The Visible Sounds Yin Jianling and Yu Rong (translated by Filip Selucky) UCLAN Publishing
This is the powerfully affecting picture book, based on the true story of Chinese dancer Lihua Tai. It tells of MiLi, who as a little girl of two, suffers an illness and loses her hearing as a result. Initially frustrated, anxious, and alone in her world of silence, MiLi uses tears to express how she feels. Doctors are unable to cure her but then one day MiLi realises that although she’s unable to hear sounds, she is able to perceive them in other ways: sound can be felt within, touched, and seen through understanding and interpreting vibrations and movements in the world.
The author expresses the child’s realisation through a plethora of sensory musical phrases: ‘Sounds are waves when fish pass through water, like the lightest of kisses.’ … ‘Sound is the bright sunshine flowing into one’s blood, beaming with rays.’ … ‘Language is a river, flowing and flooding into MiLi’s body.’ … ‘The beautiful music jiggles in her blood. It doesn’t have a sound, but it shines with colours and emotions …’
Perfectly complementing the beauty of the text are Yu Rong’s illustrations with their synthesis of striking graphic style, detail and blending of colours and greyness.
This is a book, that with themes of aiming high and being our very best selves,
while offering a message of hope to differently abled youngsters, surely speaks to us all. It concludes with a note on sign language and a page about Tai Lihua.
A must have for schools, and for family collections.
Shu Lin’s Grandpa Matt Goodfellow and Yu Rong Otter-Barry Books
Shu Lin has recently come from China and with very little English, is struggling to fit in at her new school.
At lunchtime the other children are fascinated as they watch her tuck in to her little boxes of food. On the way home, one of her classmates recalls when he too was a newcomer but it’s not until Shu Lin’s grandpa visits the class with his Chinese paintings that anything really changes.
No words are needed as the children look in awe at his scrolls with their amazing scenes.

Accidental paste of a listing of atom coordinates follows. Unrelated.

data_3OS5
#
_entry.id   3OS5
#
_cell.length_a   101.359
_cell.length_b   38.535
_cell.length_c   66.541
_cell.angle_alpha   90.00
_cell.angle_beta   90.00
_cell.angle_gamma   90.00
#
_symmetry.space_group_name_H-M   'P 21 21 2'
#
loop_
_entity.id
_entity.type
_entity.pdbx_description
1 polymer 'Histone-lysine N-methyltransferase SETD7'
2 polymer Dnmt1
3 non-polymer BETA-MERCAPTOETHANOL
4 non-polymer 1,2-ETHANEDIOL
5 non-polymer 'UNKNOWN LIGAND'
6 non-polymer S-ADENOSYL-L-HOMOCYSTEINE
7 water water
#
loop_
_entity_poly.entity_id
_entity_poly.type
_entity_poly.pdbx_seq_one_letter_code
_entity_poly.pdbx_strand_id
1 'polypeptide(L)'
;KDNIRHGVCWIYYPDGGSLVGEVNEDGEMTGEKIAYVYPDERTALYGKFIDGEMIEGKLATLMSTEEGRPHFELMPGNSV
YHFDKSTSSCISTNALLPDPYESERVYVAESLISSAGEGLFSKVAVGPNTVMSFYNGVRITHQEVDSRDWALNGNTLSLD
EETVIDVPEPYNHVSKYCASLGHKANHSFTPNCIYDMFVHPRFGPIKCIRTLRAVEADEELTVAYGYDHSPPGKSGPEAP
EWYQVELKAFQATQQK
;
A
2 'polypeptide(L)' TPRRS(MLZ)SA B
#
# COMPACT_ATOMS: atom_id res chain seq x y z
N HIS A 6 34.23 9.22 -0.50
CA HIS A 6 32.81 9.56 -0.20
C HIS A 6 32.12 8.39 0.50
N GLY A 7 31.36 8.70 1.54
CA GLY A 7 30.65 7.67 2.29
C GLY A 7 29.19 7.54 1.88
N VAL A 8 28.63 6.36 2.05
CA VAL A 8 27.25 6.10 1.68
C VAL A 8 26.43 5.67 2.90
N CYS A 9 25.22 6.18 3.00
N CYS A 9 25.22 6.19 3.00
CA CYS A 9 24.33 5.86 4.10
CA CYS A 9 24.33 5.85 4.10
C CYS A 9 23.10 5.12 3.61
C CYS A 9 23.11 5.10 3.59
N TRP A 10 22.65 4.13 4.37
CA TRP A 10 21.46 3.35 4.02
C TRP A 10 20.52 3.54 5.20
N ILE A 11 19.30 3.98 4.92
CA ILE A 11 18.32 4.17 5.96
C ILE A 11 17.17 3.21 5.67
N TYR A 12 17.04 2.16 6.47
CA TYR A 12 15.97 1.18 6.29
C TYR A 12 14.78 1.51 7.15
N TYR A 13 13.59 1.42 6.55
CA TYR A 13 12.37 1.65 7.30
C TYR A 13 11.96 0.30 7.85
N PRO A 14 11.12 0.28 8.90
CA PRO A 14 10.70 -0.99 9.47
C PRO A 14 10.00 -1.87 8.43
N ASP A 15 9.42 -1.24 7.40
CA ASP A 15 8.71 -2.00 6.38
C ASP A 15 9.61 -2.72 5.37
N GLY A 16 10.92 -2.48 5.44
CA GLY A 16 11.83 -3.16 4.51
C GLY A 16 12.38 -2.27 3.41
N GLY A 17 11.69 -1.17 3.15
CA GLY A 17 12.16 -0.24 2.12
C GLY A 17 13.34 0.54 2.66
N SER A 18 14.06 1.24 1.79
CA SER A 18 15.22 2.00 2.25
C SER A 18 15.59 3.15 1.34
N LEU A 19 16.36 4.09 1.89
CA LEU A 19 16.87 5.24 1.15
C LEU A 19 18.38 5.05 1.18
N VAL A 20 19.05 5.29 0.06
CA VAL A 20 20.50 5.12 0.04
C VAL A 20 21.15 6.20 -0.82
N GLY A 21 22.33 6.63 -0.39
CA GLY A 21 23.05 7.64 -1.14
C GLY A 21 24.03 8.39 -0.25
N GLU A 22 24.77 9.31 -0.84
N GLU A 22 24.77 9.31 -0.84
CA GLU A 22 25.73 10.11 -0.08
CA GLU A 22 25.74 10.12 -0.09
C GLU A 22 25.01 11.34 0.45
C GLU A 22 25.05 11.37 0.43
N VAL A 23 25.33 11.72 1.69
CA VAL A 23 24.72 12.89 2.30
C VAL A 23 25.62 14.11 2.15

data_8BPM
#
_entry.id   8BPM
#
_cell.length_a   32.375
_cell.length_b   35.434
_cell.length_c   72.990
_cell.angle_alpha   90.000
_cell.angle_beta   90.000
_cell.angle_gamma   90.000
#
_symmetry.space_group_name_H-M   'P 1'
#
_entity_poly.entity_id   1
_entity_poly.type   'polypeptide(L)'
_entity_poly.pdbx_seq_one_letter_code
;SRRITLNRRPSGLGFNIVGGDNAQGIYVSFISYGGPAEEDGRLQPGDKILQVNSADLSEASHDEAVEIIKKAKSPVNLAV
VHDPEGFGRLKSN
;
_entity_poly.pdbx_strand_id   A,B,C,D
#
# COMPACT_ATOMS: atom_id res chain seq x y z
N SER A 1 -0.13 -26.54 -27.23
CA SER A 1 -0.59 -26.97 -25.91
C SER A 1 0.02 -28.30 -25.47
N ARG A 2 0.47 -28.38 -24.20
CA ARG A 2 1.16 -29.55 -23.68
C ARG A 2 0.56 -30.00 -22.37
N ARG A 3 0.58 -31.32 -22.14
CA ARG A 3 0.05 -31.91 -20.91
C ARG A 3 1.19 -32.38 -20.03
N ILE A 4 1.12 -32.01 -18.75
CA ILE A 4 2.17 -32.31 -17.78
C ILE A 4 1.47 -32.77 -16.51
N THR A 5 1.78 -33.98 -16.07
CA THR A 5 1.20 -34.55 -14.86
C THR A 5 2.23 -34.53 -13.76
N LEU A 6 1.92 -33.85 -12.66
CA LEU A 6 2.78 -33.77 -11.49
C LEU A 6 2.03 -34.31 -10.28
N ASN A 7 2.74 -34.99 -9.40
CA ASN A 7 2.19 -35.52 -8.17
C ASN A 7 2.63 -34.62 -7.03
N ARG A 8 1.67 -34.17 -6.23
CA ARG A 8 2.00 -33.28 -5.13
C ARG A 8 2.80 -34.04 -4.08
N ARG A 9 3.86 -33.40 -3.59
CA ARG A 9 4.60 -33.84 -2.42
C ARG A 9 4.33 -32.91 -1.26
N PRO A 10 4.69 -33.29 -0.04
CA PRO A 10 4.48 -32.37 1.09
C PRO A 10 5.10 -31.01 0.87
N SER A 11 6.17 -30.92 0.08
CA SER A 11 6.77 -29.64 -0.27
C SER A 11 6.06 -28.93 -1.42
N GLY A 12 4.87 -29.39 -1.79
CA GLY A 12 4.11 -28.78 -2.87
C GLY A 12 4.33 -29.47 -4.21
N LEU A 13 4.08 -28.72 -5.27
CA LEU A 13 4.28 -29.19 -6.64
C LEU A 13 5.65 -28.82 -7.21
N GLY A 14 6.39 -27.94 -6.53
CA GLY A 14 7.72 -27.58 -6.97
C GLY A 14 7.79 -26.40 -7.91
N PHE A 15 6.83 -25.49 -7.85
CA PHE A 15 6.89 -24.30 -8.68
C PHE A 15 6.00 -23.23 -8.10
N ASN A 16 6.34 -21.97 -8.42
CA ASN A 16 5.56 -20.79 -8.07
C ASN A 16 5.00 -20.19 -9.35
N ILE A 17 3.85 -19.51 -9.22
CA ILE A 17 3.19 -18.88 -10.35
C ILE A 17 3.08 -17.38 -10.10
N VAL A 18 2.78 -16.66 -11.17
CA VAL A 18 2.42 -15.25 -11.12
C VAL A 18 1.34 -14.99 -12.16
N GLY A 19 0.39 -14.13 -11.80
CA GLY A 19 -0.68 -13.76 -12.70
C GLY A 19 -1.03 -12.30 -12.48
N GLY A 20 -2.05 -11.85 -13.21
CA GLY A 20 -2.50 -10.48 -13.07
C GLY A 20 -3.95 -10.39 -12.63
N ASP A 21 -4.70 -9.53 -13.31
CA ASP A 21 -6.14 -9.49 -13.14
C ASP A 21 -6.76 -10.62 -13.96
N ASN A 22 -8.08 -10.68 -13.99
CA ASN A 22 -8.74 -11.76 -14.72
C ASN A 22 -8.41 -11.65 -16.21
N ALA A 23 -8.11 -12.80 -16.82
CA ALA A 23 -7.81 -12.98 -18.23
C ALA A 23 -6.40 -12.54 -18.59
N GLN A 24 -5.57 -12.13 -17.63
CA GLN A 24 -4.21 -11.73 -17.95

Then as silently as he arrived, Shu Lin’s grandpa leaves the classroom. That afternoon, the class teacher gives the children the opportunity to try painting their own pictures in response to what they’ve seen.
Matt Goodfellow’s text is presented through the narration of one of Shu Lin’s classmates and this is highly effective in that the boy relates his own experience to that of the newcomer showing understanding throughout the book, while Yu Rong’s illustrations, including a gate-fold that opens to reveal a remarkable Chinese scene, are absolutely superb.
That art is a hugely effective way of helping to develop empathy with other cultures comes across with a quiet power in this story that celebrates the imagination while demonstrating the importance of reaching out to others.
An important book to include in primary school class collections.
Snowflake in My Pocket
Rachel Bright and Yu Rong
This is one of those stories that leaves you with a wonderful warm glow inside. It centres on the loving relationship between two woodland characters, a very old Bear and a very young Squirrel. Nothing the two do together is new to bear but doing it with Squirrel makes every experience ‘brand new’ for Bear.
One night Bear feels the first chills of winter and as the friends stand looking at the moon, he forecasts snow is on its way.
Next morning an excited Squirrel rushes to his window and having cleared a peephole through the frost looks out on a magical white world …
Bear meanwhile has a very nasty chill and needs to stay snuggled up in bed. Off goes Squirrel alone but without Bear to share it with him, even his fun-filled morning is less than perfect. The little fellow decides to take a snowflake home to give his friend and having caught ‘the perfectest one’ he puts it into his pocket and heads home. Now youngsters who have done the same will already be anticipating the outcome; and sure enough, when Squirrel puts his paw into his pocket, there’s no snowflake.
No matter, Bear tells him. “Snow comes and snow goes … but one thing lasts forever.” And Squirrel knows exactly what he means …
How beautifully author and artist capture that joy of experiencing snow for the very first time. Share this one with early years children particularly after a snowfall and let them try taking snow indoors. Share it at home snuggled up with a young listener or two, and follow with a mug of hot chocolate.